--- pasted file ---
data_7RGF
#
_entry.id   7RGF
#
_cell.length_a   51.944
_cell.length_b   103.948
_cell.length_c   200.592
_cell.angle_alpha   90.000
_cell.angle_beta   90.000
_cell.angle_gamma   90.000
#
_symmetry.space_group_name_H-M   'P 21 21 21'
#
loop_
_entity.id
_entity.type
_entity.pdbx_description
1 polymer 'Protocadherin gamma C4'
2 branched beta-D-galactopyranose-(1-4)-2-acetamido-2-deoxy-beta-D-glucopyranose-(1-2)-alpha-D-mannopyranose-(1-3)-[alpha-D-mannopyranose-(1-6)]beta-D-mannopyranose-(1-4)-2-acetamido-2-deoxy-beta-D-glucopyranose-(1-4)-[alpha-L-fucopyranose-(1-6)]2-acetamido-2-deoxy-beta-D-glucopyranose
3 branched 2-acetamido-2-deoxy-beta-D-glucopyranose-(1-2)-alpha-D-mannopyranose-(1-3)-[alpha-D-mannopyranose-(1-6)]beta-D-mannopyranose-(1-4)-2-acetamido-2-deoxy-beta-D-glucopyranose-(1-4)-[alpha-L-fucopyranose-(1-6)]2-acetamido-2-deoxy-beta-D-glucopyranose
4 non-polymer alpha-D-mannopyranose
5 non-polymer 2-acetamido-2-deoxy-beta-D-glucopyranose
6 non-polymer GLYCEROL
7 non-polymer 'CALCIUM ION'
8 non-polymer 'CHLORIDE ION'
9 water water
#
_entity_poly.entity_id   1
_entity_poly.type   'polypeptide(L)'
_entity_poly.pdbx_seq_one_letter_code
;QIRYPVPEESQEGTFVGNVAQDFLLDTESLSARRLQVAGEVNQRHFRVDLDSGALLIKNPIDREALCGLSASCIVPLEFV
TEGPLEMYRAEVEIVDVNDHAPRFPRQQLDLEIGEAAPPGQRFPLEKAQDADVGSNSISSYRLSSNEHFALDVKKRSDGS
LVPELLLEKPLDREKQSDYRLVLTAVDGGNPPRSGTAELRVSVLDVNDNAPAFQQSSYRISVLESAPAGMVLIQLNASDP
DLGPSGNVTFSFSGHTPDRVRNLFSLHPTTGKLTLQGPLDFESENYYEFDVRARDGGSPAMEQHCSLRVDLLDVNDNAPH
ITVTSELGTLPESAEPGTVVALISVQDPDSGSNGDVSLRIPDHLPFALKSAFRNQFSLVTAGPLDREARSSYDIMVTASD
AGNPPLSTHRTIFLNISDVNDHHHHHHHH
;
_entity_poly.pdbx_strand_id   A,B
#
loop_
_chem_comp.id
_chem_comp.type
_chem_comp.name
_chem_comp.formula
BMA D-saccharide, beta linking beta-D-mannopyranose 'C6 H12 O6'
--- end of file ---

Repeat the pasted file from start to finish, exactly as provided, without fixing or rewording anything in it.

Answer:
data_7RGF
#
_entry.id   7RGF
#
_cell.length_a   51.944
_cell.length_b   103.948
_cell.length_c   200.592
_cell.angle_alpha   90.000
_cell.angle_beta   90.000
_cell.angle_gamma   90.000
#
_symmetry.space_group_name_H-M   'P 21 21 21'
#
loop_
_entity.id
_entity.type
_entity.pdbx_description
1 polymer 'Protocadherin gamma C4'
2 branched beta-D-galactopyranose-(1-4)-2-acetamido-2-deoxy-beta-D-glucopyranose-(1-2)-alpha-D-mannopyranose-(1-3)-[alpha-D-mannopyranose-(1-6)]beta-D-mannopyranose-(1-4)-2-acetamido-2-deoxy-beta-D-glucopyranose-(1-4)-[alpha-L-fucopyranose-(1-6)]2-acetamido-2-deoxy-beta-D-glucopyranose
3 branched 2-acetamido-2-deoxy-beta-D-glucopyranose-(1-2)-alpha-D-mannopyranose-(1-3)-[alpha-D-mannopyranose-(1-6)]beta-D-mannopyranose-(1-4)-2-acetamido-2-deoxy-beta-D-glucopyranose-(1-4)-[alpha-L-fucopyranose-(1-6)]2-acetamido-2-deoxy-beta-D-glucopyranose
4 non-polymer alpha-D-mannopyranose
5 non-polymer 2-acetamido-2-deoxy-beta-D-glucopyranose
6 non-polymer GLYCEROL
7 non-polymer 'CALCIUM ION'
8 non-polymer 'CHLORIDE ION'
9 water water
#
_entity_poly.entity_id   1
_entity_poly.type   'polypeptide(L)'
_entity_poly.pdbx_seq_one_letter_code
;QIRYPVPEESQEGTFVGNVAQDFLLDTESLSARRLQVAGEVNQRHFRVDLDSGALLIKNPIDREALCGLSASCIVPLEFV
TEGPLEMYRAEVEIVDVNDHAPRFPRQQLDLEIGEAAPPGQRFPLEKAQDADVGSNSISSYRLSSNEHFALDVKKRSDGS
LVPELLLEKPLDREKQSDYRLVLTAVDGGNPPRSGTAELRVSVLDVNDNAPAFQQSSYRISVLESAPAGMVLIQLNASDP
DLGPSGNVTFSFSGHTPDRVRNLFSLHPTTGKLTLQGPLDFESENYYEFDVRARDGGSPAMEQHCSLRVDLLDVNDNAPH
ITVTSELGTLPESAEPGTVVALISVQDPDSGSNGDVSLRIPDHLPFALKSAFRNQFSLVTAGPLDREARSSYDIMVTASD
AGNPPLSTHRTIFLNISDVNDHHHHHHHH
;
_entity_poly.pdbx_strand_id   A,B
#
loop_
_chem_comp.id
_chem_comp.type
_chem_comp.name
_chem_comp.formula
BMA D-saccharide, beta linking beta-D-mannopyranose 'C6 H12 O6'